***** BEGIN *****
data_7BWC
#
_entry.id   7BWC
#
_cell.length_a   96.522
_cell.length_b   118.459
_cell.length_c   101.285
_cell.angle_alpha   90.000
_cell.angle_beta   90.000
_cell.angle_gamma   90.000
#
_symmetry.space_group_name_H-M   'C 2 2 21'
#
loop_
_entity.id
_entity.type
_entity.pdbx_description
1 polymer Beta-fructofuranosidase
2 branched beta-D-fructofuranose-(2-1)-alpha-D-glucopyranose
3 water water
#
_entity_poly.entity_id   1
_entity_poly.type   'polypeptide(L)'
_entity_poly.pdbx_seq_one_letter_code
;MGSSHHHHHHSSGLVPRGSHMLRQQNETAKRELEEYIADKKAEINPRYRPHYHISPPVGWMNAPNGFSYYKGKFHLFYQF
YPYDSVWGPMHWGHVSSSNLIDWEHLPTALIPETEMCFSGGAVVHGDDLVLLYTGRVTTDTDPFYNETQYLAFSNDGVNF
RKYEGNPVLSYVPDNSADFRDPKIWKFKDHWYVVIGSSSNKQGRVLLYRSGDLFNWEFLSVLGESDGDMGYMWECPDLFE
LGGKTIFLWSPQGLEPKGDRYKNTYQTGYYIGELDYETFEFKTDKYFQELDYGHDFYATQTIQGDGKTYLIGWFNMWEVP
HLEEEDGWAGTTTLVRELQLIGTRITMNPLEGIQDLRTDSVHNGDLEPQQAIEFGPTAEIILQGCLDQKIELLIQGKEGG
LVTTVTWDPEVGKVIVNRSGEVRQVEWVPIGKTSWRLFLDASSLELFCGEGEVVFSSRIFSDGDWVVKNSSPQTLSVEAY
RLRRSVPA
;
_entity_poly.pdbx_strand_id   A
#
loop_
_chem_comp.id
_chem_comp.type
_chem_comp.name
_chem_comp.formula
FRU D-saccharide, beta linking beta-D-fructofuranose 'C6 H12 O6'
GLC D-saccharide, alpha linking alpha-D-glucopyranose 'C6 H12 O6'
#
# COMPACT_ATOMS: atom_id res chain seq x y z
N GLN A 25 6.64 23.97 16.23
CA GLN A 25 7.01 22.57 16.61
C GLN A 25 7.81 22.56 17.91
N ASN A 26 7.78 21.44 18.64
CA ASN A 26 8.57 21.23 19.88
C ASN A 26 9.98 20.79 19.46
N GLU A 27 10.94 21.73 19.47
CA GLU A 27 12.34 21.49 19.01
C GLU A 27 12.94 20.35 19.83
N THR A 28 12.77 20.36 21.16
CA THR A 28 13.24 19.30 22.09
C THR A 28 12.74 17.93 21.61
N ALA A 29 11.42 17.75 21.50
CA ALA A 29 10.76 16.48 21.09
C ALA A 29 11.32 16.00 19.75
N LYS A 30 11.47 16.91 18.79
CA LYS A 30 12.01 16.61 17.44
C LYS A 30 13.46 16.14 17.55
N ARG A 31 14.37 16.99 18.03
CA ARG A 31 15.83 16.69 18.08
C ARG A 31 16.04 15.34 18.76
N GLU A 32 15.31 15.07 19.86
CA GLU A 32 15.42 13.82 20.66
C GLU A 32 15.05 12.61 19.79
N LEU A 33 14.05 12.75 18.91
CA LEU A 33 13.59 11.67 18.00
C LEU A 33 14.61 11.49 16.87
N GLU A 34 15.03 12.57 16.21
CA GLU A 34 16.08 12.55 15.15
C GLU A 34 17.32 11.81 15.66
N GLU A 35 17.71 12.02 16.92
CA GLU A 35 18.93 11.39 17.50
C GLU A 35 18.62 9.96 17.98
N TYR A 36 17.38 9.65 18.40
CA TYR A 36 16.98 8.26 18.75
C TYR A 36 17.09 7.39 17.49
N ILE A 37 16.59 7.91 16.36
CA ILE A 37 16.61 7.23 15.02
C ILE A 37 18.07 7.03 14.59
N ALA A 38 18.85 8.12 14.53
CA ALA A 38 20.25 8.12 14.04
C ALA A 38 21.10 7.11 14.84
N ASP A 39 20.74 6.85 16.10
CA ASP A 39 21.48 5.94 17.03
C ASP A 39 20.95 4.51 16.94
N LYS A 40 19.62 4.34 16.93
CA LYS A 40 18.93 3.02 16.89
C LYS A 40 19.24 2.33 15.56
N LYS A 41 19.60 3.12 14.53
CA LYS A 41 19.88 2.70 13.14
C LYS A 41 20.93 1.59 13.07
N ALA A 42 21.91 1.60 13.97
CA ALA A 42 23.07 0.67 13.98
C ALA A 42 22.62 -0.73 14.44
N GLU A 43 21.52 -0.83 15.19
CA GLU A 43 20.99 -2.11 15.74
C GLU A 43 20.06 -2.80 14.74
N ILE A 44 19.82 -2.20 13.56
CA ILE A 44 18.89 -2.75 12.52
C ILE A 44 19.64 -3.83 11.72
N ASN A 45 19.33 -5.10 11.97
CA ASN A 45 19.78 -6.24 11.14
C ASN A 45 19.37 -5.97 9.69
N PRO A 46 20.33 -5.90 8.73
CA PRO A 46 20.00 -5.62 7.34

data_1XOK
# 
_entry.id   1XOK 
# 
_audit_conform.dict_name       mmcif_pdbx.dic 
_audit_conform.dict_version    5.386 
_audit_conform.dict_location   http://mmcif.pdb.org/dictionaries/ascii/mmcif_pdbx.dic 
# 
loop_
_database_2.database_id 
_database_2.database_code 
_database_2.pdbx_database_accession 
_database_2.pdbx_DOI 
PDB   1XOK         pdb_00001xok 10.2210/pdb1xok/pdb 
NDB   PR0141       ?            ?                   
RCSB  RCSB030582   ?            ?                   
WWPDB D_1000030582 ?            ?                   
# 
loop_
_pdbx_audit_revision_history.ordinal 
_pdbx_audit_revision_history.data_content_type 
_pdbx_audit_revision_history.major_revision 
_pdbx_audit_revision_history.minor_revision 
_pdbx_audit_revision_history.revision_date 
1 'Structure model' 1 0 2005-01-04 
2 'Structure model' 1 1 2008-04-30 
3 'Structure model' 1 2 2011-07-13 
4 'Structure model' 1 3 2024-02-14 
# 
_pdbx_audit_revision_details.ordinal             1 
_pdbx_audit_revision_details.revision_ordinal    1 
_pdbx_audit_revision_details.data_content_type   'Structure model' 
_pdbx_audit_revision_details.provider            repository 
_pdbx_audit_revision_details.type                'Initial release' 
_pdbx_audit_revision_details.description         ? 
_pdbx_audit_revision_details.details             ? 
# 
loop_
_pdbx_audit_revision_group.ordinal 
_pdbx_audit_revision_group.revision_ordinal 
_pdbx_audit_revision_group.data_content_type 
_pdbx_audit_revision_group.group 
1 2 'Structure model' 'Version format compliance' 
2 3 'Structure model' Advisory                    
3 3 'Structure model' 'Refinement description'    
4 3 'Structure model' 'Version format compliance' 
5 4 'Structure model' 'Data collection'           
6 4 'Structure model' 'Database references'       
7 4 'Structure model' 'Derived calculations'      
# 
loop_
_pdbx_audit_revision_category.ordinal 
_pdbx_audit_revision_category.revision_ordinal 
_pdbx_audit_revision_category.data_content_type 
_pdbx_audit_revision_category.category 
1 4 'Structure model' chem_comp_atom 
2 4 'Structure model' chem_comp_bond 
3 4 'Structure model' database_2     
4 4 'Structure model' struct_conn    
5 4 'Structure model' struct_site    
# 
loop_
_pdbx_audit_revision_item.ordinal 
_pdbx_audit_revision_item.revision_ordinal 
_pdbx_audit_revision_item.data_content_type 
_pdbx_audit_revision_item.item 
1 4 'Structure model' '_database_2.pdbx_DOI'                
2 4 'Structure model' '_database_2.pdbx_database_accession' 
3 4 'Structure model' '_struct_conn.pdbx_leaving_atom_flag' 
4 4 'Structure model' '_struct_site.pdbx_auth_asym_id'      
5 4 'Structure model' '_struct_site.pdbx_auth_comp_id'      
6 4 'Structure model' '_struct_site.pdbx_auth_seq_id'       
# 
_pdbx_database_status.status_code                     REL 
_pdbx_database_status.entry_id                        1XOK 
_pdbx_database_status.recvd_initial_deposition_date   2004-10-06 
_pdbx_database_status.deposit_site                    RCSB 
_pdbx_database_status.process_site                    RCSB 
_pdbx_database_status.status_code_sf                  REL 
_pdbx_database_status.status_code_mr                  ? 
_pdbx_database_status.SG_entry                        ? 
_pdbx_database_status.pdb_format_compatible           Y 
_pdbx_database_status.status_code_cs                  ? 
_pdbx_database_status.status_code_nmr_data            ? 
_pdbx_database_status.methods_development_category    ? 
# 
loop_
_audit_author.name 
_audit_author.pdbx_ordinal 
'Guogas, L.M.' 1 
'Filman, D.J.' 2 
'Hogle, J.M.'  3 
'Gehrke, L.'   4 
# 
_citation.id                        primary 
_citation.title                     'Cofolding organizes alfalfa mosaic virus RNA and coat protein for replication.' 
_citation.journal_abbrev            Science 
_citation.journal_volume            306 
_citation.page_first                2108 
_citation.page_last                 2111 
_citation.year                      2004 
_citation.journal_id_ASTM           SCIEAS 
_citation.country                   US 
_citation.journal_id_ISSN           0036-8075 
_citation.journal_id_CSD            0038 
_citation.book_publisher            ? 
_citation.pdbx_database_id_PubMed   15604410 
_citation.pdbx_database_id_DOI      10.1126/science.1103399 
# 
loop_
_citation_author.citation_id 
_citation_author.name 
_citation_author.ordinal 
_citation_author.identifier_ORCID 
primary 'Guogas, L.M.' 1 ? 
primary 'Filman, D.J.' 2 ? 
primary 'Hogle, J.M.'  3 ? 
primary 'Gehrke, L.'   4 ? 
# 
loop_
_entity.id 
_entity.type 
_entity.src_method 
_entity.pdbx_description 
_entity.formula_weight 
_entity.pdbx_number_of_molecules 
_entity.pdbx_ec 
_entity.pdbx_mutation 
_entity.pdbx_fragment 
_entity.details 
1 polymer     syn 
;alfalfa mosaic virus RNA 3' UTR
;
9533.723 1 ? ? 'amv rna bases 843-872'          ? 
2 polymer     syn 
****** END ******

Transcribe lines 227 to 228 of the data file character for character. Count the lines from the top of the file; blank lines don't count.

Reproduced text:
# 
loop_